Sunshine Week 2019 may officially begin on March 10, but it’s unofficially kicking off tomorrow with the National Freedom of Information Day Conference at the Newseum in DC.
For those unfamiliar with this annual celebration of open government around the United States, Sunshine Week was founded over a decade ago by the American Society of Newspaper Editors, who now support it with the Reporters Committee for Freedom of the Press.
Sunshine Week always falls around President James Madison’s birthday on March 16. Madison is generally regarded as the forefather of open government in the United States, as evidenced by this memorable letter in 1822:
“Knowledge will forever govern ignorance: And a people who mean to be their own Governors, must arm themselves with the power which knowledge gives,” he wrote.
In 2018, the “information darkness” of the Trump administration led to ignominy, from the Electronic Frontier Foundation’ “Foilies” to the Society for Professional Journalists’ Black Hole Award to the National Security Archives’ Rosemary Awards.
In 2019, transparency and accountability have taken on additional context during the Trump administration, which has continued to be allergic to transparency, rife with conflicts of interest, and hostile to the essential role journalism plays in a democracy. When the President of the United States repeatedly calls journalists “the enemy of the people,” a disinformation virus is weakening our body politic.
Despite the enactment of a historic open government data bill, the state of open government (data) remains divided, at risk, and underfunded in the United States.
After years of delays and democratic regression, the US government released a weak open government plan for the Open Government Partnership that was not responsive to the demands of this moment. The Open Government Partnership’s researchers found backsliding in the USA, confirming what watchdogs have been highlighting daily about this administration since January 2017.
Every Sunshine Week is an opportunity to take stock of how federal, state and local governments are complying with public records, public meetings laws, and ethics statutes with disclosure requirements, from city halls to legislatures. As the National Security Archive highlighted, the state of the Freedom of Information Act is cloudy:
Representative Elijah Cummings, D-Md, and Senators Chuck Grassley, R-Iowa, Patrick Leahy, D-Vt., and John Cornyn, R-Texas, recently sent a stern letter to the Interior Department reprimanding the agency for its efforts to weaken its FOIA regulations and urging it to reconsider the rule change. The proposed rule changes which garnered more than 65,000 comments – include allowing the DOI to preemptively reject what it defines as “unreasonably burdensome” requests, the possibility of imposing a monthly limit to the number of either pages or requests from a single requester the agency will process, and a host of other changes that may make it more difficult to obtain fee waivers and expedited processing.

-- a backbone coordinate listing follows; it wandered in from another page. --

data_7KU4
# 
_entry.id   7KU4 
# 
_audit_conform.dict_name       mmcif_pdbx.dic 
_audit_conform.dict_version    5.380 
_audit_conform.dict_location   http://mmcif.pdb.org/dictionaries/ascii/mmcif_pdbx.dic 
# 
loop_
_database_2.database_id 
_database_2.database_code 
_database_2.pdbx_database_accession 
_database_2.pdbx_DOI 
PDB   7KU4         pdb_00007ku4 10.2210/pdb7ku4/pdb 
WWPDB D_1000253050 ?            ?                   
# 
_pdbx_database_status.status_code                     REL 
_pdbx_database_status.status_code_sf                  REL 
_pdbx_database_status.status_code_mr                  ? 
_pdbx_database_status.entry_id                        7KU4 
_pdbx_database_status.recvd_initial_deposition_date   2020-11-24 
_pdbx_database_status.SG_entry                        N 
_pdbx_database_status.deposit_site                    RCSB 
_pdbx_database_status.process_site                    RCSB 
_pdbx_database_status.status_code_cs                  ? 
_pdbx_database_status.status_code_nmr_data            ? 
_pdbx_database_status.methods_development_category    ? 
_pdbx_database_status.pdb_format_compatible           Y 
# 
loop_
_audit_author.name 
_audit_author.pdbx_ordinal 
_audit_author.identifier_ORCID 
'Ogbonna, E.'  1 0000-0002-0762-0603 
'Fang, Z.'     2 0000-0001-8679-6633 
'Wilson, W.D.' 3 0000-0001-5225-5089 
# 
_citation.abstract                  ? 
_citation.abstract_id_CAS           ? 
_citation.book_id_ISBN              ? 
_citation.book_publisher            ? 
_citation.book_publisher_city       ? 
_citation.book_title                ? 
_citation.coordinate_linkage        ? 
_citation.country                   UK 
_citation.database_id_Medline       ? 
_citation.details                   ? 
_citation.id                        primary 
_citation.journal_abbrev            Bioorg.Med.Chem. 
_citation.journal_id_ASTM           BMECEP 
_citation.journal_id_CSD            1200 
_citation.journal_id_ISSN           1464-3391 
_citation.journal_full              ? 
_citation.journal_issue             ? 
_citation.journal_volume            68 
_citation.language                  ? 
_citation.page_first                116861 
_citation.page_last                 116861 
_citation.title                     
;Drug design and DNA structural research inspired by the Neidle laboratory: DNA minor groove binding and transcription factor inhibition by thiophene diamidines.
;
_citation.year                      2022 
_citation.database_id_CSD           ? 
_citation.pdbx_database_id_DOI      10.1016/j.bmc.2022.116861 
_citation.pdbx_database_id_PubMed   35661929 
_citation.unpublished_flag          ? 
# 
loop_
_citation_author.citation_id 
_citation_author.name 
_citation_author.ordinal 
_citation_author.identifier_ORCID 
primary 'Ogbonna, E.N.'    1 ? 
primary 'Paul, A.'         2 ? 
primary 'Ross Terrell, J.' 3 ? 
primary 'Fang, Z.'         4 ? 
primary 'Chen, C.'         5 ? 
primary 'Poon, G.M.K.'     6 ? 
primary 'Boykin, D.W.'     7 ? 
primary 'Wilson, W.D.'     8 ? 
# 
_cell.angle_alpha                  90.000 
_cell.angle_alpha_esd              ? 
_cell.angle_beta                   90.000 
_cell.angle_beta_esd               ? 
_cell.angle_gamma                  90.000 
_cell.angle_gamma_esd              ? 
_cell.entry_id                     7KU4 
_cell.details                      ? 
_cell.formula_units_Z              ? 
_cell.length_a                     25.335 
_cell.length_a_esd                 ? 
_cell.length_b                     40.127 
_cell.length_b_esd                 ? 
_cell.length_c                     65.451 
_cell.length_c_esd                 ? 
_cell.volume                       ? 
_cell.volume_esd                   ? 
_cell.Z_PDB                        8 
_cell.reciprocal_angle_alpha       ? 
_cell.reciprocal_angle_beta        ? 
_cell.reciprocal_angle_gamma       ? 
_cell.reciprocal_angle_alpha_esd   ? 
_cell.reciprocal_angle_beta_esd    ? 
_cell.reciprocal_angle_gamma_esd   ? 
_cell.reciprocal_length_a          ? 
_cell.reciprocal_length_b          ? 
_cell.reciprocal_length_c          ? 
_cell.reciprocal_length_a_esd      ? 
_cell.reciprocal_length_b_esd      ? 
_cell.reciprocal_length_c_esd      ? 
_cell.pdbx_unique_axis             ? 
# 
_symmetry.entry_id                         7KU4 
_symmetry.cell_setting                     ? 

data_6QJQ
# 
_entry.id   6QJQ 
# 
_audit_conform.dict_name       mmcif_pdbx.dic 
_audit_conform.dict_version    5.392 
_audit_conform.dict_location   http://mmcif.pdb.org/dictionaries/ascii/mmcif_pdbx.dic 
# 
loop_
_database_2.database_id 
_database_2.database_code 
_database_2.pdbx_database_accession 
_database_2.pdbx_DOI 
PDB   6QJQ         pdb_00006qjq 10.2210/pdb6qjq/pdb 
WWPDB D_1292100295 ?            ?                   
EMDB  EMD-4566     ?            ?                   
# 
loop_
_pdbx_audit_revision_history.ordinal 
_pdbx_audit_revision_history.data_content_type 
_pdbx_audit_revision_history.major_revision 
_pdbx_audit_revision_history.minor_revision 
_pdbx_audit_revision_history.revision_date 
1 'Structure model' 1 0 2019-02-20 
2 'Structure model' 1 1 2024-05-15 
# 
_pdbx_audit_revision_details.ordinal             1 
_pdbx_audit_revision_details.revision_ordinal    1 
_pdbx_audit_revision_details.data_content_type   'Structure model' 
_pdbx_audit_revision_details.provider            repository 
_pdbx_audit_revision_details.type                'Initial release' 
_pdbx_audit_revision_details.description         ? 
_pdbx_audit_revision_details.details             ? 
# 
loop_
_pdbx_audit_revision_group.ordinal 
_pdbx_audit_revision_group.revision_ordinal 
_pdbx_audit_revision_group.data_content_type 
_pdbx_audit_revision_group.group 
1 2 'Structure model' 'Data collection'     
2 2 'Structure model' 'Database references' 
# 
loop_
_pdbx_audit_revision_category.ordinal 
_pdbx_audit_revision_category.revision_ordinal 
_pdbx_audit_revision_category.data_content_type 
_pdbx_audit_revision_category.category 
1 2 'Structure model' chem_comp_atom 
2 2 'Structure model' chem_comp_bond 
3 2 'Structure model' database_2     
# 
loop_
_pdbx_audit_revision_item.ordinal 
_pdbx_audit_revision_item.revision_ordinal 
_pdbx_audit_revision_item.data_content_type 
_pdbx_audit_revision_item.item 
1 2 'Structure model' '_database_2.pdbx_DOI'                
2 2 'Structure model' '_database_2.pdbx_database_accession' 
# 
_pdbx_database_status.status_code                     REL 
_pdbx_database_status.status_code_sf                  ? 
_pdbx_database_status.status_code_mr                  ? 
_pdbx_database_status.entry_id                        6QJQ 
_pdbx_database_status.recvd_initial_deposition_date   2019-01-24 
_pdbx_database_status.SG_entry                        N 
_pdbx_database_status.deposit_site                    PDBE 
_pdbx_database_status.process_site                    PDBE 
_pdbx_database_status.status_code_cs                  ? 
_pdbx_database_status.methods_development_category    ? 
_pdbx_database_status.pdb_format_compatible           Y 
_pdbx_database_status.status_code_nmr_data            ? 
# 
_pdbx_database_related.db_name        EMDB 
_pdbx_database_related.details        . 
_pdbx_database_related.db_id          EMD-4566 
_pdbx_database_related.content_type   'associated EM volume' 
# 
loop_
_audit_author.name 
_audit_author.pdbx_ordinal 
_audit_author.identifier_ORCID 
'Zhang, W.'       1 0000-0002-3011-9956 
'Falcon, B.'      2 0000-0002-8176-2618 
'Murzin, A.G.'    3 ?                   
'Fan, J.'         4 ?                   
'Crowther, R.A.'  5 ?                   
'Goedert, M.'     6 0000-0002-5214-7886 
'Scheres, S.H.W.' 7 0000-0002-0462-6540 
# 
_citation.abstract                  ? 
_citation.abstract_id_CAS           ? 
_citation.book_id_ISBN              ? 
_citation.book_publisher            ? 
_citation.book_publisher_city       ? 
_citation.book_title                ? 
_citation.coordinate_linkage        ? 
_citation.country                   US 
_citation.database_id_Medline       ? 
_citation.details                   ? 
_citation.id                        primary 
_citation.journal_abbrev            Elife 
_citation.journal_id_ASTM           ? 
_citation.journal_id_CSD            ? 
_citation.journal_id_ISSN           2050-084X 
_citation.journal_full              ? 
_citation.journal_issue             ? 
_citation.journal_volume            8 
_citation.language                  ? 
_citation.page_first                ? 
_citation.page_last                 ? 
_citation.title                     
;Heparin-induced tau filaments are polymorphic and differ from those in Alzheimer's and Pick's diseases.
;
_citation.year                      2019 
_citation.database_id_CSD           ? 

The bipartisan group of lawmakers, all seasoned FOIA champions, told the Interior Department, “We write to express significant concern with the rule recently proposed by the Department of the Interior (DOI) concerning its Freedom of Information Act (FOIA) procedures. The proposed rule appears to restrict public access to DOI’s records and delay the processing of FOIA requests in violation of the letter and spirit of FOIA. The American people have the right to access information from DOI, and the proposed rule needlessly encroaches on that right.”
The context for oversight of open government at the national level for this year, however, is different. 2018 midterm elections delivered a 116th Congress that brought with it a commitment to oversight that was sorely lacking in the last session. A core element of that oversight has been public hearings that hold public officials and corporate executives accountable for their service or services.
That will continue next week, when, as has been the tradition in past years, the U.S. House Oversight Committee will be holding a hearing during Sunshine Week in 2019, considering the Freedom of Information Act and transparency under the Trump administration.
There will be many other Sunshine Week events around DC as well. The Department of Justice’s awards for FOIA officers. The National Archives celebrating the 10th anniversary of the Office of Government Information Services (aka the federal FOIA ombudman) during the day on March 11. That night, there will be a panel discussion on how to obtain and improve coverage of climate data at the National Press Club hosted by its Journalism Institute and Freedom of the Press Committee.
There will be a DC Open Government Summit and a forum on science in the Trump era put on by the Government Accountability Project, the Union of Concerned Scientists, and the Sunlight Foundation’s Web Integrity Project on the evening of March 12.
Despite the threats to American democracy at the federal level and ongoing challenges to open government in the states and cities, there’s still much to celebrate in 2019.
The free press, independent judiciary, and watchdog organizations have continued to provide transparency when elected officials and civil servants have tried to make decisions in secrecy, shedding light on corruption, fraud, waste, abuse and incompetence.
Their combined efforts to bring in sunshine in government across American civil society have been a bulwark against tyranny and corruption in the United States and around the world. Thank you to everyone who continues to support, defend and extend the public’s right to know in the 21st century.
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